α1-Antitrypsin Polymerizes in Alveolar Macrophages of Smokers With and Without α1-Antitrypsin Deficiency.

PMID 29763589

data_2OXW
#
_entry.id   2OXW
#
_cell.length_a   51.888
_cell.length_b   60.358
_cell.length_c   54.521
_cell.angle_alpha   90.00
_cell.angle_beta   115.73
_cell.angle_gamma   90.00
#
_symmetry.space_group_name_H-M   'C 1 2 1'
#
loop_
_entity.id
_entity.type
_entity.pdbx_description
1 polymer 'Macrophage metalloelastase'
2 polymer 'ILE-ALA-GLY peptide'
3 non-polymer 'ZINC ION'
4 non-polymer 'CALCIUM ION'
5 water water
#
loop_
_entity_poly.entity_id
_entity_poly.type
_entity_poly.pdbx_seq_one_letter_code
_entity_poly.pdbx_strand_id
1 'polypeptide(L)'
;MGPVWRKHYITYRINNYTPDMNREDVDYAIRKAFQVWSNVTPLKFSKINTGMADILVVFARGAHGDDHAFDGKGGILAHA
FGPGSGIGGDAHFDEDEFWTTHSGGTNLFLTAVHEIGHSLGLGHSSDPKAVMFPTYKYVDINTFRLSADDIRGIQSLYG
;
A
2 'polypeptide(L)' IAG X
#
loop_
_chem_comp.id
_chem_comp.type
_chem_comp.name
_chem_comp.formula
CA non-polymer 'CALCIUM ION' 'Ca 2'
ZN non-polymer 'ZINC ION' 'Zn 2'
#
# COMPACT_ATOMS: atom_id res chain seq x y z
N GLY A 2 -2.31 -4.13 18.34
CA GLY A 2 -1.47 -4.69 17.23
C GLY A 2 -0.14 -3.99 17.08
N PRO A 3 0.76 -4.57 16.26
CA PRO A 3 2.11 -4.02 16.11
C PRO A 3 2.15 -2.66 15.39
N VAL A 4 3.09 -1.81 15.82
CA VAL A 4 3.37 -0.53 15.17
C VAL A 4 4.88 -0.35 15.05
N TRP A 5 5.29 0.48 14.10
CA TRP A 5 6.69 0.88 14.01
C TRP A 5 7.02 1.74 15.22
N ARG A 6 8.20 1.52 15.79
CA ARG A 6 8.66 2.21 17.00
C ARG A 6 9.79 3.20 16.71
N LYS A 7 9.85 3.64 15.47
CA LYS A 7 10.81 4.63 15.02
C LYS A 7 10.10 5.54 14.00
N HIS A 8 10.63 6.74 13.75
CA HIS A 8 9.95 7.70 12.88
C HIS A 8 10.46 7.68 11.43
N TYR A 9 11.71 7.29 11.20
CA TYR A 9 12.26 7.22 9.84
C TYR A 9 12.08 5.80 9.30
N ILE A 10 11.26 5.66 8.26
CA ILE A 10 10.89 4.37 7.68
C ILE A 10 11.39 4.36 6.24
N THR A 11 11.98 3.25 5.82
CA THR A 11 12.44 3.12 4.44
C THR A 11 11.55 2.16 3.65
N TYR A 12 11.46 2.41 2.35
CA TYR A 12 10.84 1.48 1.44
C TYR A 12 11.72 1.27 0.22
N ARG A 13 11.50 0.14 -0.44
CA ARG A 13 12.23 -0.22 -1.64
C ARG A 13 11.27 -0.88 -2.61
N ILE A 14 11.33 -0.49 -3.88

The deficiency of α1-antitrypsin (AAT) is secondary to misfolding and polymerization of the abnormal Z-AAT in liver cells and is associated with lung emphysema. Alveolar macrophages (AMs) produce AAT; however, it is not known whether Z-AAT can polymerize in AMs, further decreasing lung AAT and promoting lung inflammation. Our intention was to investigate whether AAT polymerizes in human AMs and to study the possible relation between polymerization and degree of lung inflammation. Immunohistochemical analysis with 2C1 monoclonal antibody specific for polymerized AAT was performed in sections of the following: nine lungs from individuals with AAT deficiency (AATD) and severe COPD; 35 smokers with normal AAT levels, of whom 24 had severe COPD and 11 did not have COPD; and 13 nonsmokers. AMs positive for AAT polymers were counted and expressed as the percentage of total AMs in the lungs. AAT polymerization was detected in 27% (4%-67%) of AMs from individuals with AATD but also in AMs from smokers with normal AAT with (24% [0%-70%]) and without (24% [0%-60%]) COPD, but not in AMs from nonsmokers (0% [0%-1.5%]) (P < .0001). The percentage of AMs with polymerized AAT correlated with pack-years smoked (r = 0.53, P = .0001), FEV1/FVC (r = -0.41, P = .005), small airways disease (r = 0.44, P = .004), and number of CD8+ T cells and neutrophils in alveolar walls (r = 0.51, P = .002; r = 0.31, P = .05, respectively). Polymerization of AAT in alveolar macrophages occurs in the lungs of individuals with AATD but also in smokers with normal AAT levels with or without COPD. Our findings highlight the similarities in the pathophysiology of COPD in individuals with and without AATD, adding a potentially important step to the mechanism of COPD.